A 73-year-old man had undergone a right nephrectomy with a retroperitoneal approach for RCC in our hospital 21 years earlier, with a pathological diagnosis of clear cell RCC (intermediate type, INF β, G2 > G1, pT3aN0M0, pStage III; UICC 7th edition). Curative resection was confirmed pathologically, and no adjuvant chemotherapy was administered postoperatively. During a routine follow-up assessment by the urology department, a CT scan revealed a slightly low-density mass (27 mm in diameter) in the tail of the pancreas, with no tumor lesions in other organs (Figure 1). Therefore, the patient was referred to the Department of Medical Gastroenterology for intensive evaluation of the pancreatic tumor. At the first visit to our department, the patient was asymptomatic, without abdominal pain or weight loss. In addition, there were no abdominal physical findings except for an operative scar in the right lateral region of the abdomen. Laboratory blood test at the first visit showed that blood urea nitrogen (BUN), creatinine, and amylase in serum were mildly elevated, whereas tumor markers such as carcinoembryonic antigen (CEA), carbohydrate antigen 19-9 (CA19-9), and neuron-specific enolase (NSE) in blood were within the normal range. Contrast-enhanced CT/MRI could not be performed because the patient was allergic to the contrast medium. Noncontrast MRI revealed two lesions: central signals were of slightly higher intensity on T1-weighted imaging but showed isointensity on T2-weighted imaging. The marginal capsule of tumors is shown as low-intensity structures on T1- and T2-weighted imaging. The size of the mass in the head and tail of the pancreas was 12 and 24 mm in diameter, respectively. Diffusion-weighted imaging revealed this mass as having high intensity, and magnetic resonance cholangiopancreatography showed no stenosis or irregularity in the pancreatic duct. These MRI imaging scans are summarized in Figure 2. Convex EUS could detect two lesions, which were a hypoechoic and homogenous mass in the head (12 mm diameter) and tail (22 mm diameter) of the pancreas. Color Doppler EUS revealed that these masses had homogeneous hypervascularity. Findings of EUS are shown in Figure 3.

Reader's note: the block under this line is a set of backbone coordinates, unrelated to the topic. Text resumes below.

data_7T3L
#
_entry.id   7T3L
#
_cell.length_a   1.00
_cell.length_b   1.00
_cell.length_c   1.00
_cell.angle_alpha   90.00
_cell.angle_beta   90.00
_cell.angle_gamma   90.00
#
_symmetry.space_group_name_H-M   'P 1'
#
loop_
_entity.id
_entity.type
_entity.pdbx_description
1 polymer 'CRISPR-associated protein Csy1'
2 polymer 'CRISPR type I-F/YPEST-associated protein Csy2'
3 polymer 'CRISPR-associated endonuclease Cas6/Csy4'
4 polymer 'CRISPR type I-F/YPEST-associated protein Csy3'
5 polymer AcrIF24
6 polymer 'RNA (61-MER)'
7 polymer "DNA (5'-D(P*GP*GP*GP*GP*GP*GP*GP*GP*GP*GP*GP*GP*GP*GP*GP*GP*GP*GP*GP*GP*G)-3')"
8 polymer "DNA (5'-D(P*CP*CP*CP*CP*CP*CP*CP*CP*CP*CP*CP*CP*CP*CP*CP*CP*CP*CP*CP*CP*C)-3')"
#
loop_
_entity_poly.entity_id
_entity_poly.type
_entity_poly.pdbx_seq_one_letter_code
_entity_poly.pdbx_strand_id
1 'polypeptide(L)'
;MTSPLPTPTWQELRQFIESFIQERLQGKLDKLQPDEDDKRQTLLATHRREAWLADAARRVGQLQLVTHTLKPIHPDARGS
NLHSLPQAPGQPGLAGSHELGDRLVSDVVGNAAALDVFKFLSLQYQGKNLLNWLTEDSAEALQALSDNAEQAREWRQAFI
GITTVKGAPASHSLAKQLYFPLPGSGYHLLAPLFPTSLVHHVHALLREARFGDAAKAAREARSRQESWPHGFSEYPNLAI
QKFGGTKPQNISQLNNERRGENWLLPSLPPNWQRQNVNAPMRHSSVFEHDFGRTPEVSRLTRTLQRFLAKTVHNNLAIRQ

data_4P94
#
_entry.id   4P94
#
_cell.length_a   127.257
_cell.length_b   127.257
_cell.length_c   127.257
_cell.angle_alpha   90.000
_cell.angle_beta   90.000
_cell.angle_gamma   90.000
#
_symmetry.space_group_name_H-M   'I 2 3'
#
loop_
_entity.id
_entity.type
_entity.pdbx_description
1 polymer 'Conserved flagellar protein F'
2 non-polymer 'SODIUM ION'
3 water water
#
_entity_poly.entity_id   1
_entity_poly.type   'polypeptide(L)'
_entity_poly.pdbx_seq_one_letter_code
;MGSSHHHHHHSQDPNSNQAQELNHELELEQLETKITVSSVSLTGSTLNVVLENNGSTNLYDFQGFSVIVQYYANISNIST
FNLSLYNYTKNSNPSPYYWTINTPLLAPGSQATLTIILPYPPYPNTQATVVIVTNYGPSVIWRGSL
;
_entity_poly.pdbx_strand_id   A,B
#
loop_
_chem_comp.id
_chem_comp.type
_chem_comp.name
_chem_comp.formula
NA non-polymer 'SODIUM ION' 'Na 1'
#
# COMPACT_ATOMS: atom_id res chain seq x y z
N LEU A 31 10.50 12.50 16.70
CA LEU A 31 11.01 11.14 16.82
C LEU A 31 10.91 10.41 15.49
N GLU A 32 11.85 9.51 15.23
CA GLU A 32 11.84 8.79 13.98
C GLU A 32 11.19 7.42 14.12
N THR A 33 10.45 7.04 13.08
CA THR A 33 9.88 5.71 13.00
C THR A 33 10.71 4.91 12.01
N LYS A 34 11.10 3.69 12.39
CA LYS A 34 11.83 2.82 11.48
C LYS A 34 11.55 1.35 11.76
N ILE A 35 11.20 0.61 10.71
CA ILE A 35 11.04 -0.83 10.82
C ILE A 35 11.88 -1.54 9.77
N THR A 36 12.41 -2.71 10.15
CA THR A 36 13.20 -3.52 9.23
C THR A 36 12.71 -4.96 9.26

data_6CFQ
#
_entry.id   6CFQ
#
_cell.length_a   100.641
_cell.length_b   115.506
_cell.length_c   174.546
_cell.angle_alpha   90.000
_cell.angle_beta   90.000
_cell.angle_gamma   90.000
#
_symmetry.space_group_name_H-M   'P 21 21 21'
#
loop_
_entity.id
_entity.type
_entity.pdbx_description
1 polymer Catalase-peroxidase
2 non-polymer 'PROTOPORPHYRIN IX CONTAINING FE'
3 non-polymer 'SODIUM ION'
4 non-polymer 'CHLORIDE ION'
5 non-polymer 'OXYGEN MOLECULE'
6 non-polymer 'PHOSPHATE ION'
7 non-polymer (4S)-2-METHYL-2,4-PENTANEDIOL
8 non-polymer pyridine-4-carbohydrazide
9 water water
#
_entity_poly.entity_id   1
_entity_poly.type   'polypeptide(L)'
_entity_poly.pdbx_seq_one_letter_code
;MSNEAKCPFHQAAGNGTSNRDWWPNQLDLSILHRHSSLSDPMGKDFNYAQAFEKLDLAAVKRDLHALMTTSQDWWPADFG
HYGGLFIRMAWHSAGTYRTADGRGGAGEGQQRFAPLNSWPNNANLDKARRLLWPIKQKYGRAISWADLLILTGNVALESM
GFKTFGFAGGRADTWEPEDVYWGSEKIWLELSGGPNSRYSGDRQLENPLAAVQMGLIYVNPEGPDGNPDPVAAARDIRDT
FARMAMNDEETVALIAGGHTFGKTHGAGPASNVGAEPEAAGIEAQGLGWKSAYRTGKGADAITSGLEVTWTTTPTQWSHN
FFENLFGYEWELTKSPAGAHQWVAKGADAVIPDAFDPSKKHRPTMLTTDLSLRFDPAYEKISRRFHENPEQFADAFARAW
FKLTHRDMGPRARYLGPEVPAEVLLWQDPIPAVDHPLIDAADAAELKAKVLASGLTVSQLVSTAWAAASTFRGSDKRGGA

Figure 1
Abdominal computed tomography imaging demonstrating a 27 mm mass in the tail of the pancreas (yellow arrow).
Figure 2
Magnetic resonance imaging sections of pancreas tumors. Pancreatic tumors were shown as slightly high-intensity regions on T1-weighted imaging and as isointense regions on T2-weighted imaging (yellow arrow: (a), (b)). Diffusion-weighted imaging (DWI) ...
Figure 3
Endoscopic ultrasonography (EUS) imaging sections of pancreas tumors. Pancreatic tumors are shown by Convex EUS. A tumor in the head of the pancreas is shown as yellow arrows in (a) and (b) and that in the tail of the pancreas is shown as yellow arrows ...